It’s important for managers to learn not just what emotional intelligence is, but how to develop their EQ. As we’ll show participants during The 7 Pillars of Management training, EQ has four core elements, and you’ll need to develop each one if you want to become emotionally intelligent.
- Social awareness
- and Relationship management
Element #1 is Self-awareness. S/E is understanding yourself. It’s knowing your strengths, weaknesses, your values, and what drives your behaviour.
Self-management is your ability to manage yourself and how you act and react to situations. For example, you might admit that you have poor time management skills. Well, it’s good that you’ve acknowledged that. To admit you have poor time management skills is to be self-aware. NOW..… to be able to do something about it, is element number two – self-management.
You see, the ability for a manager, team leader, or supervisor to manage themselves is such a critical aspect of being an effective manager and leader in every workplace including yours. Knowing something is one thing. Being able to do something about it is a completely different ball game.
Organisations that have managers who are more self-aware and actively able to do something about their performance and their behaviour will end up achieving more compared to organisations employing managers who have no self-awareness or self-management whatsoever.
The third element of emotional intelligenceissocialawareness.
Social awareness is being aware of the needs, drivers, behaviours,and actionsof others. Social awareness is also understanding cultural and behavioural awareness. In today’s culturally diverse workplaces, having an appreciation and understanding of different cultures, customs, personalities, and behaviours of people is an essential skill for any manager to possess.
The fourth and final element of emotionally intelligence is called relationshipmanagement. Once again, it’s all very well knowing what motivates a team of people, or HOW to bring the best out in others, yet it’s another thing altogether to be able to manage all of yourinterpersonal relationships.
For example, let’s say you work with the manager who is very task oriented and is usually straight to the point. He doesn’t muck around, says what’s on his mind, and has no time for indecision. To be able to manage a working relationship and get on well with that sort of manager, or a customer who is NOT like you…. and to bring the best out of that working relationshipis an indication of your relationship management ability.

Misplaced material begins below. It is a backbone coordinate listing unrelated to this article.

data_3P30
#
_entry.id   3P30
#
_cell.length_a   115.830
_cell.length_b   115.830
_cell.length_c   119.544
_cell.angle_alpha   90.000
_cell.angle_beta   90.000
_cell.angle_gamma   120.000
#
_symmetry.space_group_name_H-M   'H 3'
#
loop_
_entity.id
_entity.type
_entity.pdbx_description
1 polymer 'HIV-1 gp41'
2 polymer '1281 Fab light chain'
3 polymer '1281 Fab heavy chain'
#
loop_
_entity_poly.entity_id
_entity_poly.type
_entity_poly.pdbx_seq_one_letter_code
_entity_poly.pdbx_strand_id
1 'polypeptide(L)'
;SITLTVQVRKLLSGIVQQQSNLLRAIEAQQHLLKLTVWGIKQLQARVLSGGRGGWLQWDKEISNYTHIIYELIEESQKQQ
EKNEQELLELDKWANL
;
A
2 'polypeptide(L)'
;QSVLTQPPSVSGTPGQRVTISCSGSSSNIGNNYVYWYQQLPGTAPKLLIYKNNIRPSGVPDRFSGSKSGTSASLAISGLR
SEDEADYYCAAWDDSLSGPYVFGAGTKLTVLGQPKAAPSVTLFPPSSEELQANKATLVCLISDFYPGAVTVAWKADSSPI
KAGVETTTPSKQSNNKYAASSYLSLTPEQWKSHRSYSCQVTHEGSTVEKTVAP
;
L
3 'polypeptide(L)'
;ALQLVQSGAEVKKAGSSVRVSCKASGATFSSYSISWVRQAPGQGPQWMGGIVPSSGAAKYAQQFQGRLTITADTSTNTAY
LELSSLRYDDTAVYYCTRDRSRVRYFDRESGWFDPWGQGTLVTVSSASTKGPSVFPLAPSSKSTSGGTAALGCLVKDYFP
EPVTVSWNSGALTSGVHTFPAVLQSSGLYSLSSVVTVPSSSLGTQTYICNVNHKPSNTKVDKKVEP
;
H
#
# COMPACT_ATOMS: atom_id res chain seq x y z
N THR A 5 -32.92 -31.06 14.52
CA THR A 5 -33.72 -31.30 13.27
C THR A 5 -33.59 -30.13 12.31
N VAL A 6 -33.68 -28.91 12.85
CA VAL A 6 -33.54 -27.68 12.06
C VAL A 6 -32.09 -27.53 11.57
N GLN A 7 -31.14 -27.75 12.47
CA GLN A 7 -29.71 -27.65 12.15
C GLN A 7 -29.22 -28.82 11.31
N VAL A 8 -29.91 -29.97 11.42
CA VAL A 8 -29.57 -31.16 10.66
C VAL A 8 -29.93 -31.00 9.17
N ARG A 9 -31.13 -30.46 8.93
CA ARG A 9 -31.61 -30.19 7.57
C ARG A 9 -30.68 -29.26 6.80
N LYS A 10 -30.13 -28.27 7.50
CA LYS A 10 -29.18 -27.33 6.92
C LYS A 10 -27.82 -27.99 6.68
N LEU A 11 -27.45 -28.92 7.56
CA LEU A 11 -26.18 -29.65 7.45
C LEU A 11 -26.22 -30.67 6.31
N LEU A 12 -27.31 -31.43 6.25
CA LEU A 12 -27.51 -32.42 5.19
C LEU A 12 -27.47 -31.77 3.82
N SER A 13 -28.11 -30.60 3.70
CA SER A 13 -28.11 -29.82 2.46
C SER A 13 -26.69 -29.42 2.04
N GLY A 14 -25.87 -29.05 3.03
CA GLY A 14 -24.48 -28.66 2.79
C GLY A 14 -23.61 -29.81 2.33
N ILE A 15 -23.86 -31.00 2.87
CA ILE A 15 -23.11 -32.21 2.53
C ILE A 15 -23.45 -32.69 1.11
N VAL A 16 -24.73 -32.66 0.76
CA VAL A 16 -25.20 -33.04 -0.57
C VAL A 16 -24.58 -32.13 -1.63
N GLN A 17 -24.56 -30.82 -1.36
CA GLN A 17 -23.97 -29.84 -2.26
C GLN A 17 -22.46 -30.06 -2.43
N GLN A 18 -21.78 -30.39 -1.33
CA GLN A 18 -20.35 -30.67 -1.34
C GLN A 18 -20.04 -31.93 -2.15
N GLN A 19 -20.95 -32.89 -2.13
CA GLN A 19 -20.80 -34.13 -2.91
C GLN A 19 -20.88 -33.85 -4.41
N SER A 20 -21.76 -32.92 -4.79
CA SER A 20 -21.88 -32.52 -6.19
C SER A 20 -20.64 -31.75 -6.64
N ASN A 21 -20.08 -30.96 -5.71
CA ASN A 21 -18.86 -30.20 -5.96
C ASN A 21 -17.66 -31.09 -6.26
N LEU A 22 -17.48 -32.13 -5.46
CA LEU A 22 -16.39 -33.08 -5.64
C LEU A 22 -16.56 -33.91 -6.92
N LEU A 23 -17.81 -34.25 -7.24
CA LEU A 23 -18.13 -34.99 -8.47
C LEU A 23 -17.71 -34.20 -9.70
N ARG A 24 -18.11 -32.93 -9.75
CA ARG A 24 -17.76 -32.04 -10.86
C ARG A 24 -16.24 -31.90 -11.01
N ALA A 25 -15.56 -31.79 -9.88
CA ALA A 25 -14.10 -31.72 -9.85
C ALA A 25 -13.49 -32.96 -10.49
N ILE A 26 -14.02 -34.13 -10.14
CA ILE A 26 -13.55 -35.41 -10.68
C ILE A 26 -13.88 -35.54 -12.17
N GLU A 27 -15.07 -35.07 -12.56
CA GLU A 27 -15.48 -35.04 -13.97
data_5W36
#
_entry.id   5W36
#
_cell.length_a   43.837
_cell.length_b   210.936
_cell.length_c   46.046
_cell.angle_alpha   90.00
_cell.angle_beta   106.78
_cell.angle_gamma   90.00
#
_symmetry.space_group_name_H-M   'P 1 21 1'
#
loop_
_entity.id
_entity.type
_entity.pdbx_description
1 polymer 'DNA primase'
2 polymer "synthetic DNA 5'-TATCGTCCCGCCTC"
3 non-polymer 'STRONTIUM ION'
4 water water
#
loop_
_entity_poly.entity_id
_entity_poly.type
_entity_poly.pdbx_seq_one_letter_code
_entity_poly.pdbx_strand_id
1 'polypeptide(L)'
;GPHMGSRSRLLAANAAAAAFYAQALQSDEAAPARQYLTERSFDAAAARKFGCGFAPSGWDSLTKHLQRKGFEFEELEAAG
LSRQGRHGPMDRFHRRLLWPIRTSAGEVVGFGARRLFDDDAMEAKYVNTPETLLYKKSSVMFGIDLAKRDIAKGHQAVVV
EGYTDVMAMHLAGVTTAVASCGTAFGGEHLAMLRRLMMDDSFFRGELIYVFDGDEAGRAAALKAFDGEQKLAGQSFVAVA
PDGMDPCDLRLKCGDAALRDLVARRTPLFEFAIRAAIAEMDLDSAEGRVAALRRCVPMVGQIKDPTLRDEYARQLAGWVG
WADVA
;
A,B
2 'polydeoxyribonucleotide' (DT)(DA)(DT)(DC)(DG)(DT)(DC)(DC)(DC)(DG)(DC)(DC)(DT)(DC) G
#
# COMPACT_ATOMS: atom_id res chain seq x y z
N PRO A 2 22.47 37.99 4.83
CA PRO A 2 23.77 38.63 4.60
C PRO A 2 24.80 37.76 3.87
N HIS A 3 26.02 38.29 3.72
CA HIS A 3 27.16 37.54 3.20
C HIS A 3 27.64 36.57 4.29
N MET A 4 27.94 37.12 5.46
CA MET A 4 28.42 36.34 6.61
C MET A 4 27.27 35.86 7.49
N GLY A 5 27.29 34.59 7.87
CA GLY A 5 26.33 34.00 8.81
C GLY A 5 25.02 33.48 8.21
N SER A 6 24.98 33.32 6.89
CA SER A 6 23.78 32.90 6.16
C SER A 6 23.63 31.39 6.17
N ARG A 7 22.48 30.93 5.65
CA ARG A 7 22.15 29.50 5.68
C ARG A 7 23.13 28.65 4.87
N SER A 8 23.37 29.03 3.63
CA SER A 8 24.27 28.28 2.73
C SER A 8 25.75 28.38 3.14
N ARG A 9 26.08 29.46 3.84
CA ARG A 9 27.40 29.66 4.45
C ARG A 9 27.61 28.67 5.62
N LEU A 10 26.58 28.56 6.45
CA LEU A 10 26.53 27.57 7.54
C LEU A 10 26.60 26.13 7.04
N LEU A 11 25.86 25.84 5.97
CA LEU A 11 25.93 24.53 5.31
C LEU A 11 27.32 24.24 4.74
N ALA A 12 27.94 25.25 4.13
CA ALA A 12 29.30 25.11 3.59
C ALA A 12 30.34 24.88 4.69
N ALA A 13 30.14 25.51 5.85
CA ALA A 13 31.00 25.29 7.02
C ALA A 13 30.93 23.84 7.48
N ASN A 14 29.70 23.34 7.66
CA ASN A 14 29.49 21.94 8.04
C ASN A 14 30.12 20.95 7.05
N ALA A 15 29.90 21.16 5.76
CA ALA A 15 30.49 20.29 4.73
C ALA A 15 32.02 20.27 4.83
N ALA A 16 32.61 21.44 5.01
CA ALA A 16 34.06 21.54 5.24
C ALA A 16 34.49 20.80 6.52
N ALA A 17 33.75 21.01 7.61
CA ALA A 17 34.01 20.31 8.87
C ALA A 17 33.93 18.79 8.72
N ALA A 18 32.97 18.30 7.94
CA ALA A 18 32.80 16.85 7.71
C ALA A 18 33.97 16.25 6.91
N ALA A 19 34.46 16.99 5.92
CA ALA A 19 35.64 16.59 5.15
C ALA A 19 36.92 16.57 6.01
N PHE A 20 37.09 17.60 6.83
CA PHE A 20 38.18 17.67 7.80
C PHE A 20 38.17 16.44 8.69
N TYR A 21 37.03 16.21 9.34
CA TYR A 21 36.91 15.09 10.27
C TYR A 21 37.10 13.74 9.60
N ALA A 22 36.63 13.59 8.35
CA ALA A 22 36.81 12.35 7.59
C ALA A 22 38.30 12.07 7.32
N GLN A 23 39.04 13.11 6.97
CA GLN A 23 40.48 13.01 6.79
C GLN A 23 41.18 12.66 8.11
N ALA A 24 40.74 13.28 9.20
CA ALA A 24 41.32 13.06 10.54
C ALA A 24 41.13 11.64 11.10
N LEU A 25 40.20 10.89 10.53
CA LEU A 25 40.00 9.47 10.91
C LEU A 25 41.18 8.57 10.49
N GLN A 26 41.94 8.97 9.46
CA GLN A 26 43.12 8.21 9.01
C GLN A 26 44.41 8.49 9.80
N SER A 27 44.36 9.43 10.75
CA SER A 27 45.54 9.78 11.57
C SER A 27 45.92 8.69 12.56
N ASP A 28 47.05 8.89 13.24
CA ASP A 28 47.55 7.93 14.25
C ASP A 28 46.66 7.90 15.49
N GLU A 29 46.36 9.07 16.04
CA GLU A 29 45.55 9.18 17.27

So many of the participants attending the Seven Pillars of Management tell us that this pillar four, managing emotional intelligence was worth the entire two-day program. After all, for any manager, team leader, or supervisor,to be able to better understand and work with and bring the best out of their team members, managers, and customers is such an important aspect of achieving success at work. I’m imagining your organisation, too!
Let me ask you, how would your organisation benefit from having more emotionally intelligent managers and leaders?
Pillar 5 is called Managing Your Team
In the words of Ken Blanchard, author of the famous Little Management, The One-Minute Manager, “None of us is as smart as all of us.”
In pillar number five, we have managers explore their management and leadership style as their style relates to the way they are currently managing and leading their team.
It’s fair to say that most managers who attend the Seven Pillars,are at some level ‘consciously’ aware of their leadership style – when it comes to managing their team.
So in this pillar, participants discuss – when a manager needs to be amore hands-on manager, and when they should manage their people- more hands-off.
We also get to discuss how a manager can provide a motivating and inspiring environment for their team to thrive and how to lead their people to apoint where the manager can become more hands off.,
After all, when a team, (let’s say in your organisation) is able to set the direction themselves, this leaves a manager able to focus more of their time on the tactical (or monthly) tasks and targets needed to achieve their goals.
By being able to invest more time developing and building their team (using the ideas from pillar number five), your managers can learn how to have the time to coach, train, and develop each person within their team.